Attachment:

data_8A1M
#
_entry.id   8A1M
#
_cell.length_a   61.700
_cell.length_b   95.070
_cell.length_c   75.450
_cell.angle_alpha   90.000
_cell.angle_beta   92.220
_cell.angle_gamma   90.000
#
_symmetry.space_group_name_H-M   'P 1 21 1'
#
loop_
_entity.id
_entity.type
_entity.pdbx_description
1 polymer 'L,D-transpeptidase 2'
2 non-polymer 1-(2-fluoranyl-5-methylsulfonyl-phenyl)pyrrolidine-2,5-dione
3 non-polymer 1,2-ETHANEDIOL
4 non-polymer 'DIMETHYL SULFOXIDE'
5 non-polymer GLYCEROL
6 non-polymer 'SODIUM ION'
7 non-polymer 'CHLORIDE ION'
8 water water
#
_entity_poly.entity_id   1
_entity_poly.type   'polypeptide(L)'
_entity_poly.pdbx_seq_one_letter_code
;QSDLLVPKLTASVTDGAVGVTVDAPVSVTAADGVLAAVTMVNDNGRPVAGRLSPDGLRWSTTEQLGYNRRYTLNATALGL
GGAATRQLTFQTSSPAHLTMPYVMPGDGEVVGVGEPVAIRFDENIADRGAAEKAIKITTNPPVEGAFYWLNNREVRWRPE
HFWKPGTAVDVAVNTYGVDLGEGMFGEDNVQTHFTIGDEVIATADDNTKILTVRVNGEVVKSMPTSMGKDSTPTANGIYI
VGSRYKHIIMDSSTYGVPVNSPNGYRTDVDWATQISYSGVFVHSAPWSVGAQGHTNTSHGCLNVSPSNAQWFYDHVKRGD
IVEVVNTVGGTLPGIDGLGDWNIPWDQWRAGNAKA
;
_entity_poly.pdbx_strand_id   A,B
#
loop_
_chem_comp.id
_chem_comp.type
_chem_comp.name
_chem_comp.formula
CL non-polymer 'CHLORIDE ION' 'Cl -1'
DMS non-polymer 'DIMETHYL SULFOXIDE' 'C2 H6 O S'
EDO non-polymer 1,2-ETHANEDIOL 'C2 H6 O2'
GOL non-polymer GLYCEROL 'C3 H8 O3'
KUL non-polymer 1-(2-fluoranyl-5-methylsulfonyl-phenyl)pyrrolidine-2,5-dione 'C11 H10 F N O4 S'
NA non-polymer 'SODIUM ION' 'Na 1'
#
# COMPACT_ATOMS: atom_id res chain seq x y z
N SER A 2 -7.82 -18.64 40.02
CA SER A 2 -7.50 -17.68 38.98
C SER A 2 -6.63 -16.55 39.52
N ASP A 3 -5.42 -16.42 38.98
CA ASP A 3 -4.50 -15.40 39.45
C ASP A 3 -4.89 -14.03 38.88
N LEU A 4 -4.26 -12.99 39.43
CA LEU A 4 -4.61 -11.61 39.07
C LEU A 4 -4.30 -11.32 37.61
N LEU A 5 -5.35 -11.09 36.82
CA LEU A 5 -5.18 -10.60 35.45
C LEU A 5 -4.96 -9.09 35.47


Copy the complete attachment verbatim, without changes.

data_8A1M
#
_entry.id   8A1M
#
_cell.length_a   61.700
_cell.length_b   95.070
_cell.length_c   75.450
_cell.angle_alpha   90.000
_cell.angle_beta   92.220
_cell.angle_gamma   90.000
#
_symmetry.space_group_name_H-M   'P 1 21 1'
#
loop_
_entity.id
_entity.type
_entity.pdbx_description
1 polymer 'L,D-transpeptidase 2'
2 non-polymer 1-(2-fluoranyl-5-methylsulfonyl-phenyl)pyrrolidine-2,5-dione
3 non-polymer 1,2-ETHANEDIOL
4 non-polymer 'DIMETHYL SULFOXIDE'
5 non-polymer GLYCEROL
6 non-polymer 'SODIUM ION'
7 non-polymer 'CHLORIDE ION'
8 water water
#
_entity_poly.entity_id   1
_entity_poly.type   'polypeptide(L)'
_entity_poly.pdbx_seq_one_letter_code
;QSDLLVPKLTASVTDGAVGVTVDAPVSVTAADGVLAAVTMVNDNGRPVAGRLSPDGLRWSTTEQLGYNRRYTLNATALGL
GGAATRQLTFQTSSPAHLTMPYVMPGDGEVVGVGEPVAIRFDENIADRGAAEKAIKITTNPPVEGAFYWLNNREVRWRPE
HFWKPGTAVDVAVNTYGVDLGEGMFGEDNVQTHFTIGDEVIATADDNTKILTVRVNGEVVKSMPTSMGKDSTPTANGIYI
VGSRYKHIIMDSSTYGVPVNSPNGYRTDVDWATQISYSGVFVHSAPWSVGAQGHTNTSHGCLNVSPSNAQWFYDHVKRGD
IVEVVNTVGGTLPGIDGLGDWNIPWDQWRAGNAKA
;
_entity_poly.pdbx_strand_id   A,B
#
loop_
_chem_comp.id
_chem_comp.type
_chem_comp.name
_chem_comp.formula
CL non-polymer 'CHLORIDE ION' 'Cl -1'
DMS non-polymer 'DIMETHYL SULFOXIDE' 'C2 H6 O S'
EDO non-polymer 1,2-ETHANEDIOL 'C2 H6 O2'
GOL non-polymer GLYCEROL 'C3 H8 O3'
KUL non-polymer 1-(2-fluoranyl-5-methylsulfonyl-phenyl)pyrrolidine-2,5-dione 'C11 H10 F N O4 S'
NA non-polymer 'SODIUM ION' 'Na 1'
#
# COMPACT_ATOMS: atom_id res chain seq x y z
N SER A 2 -7.82 -18.64 40.02
CA SER A 2 -7.50 -17.68 38.98
C SER A 2 -6.63 -16.55 39.52
N ASP A 3 -5.42 -16.42 38.98
CA ASP A 3 -4.50 -15.40 39.45
C ASP A 3 -4.89 -14.03 38.88
N LEU A 4 -4.26 -12.99 39.43
CA LEU A 4 -4.61 -11.61 39.07
C LEU A 4 -4.30 -11.32 37.61
N LEU A 5 -5.35 -11.09 36.82
CA LEU A 5 -5.18 -10.60 35.45
C LEU A 5 -4.96 -9.09 35.47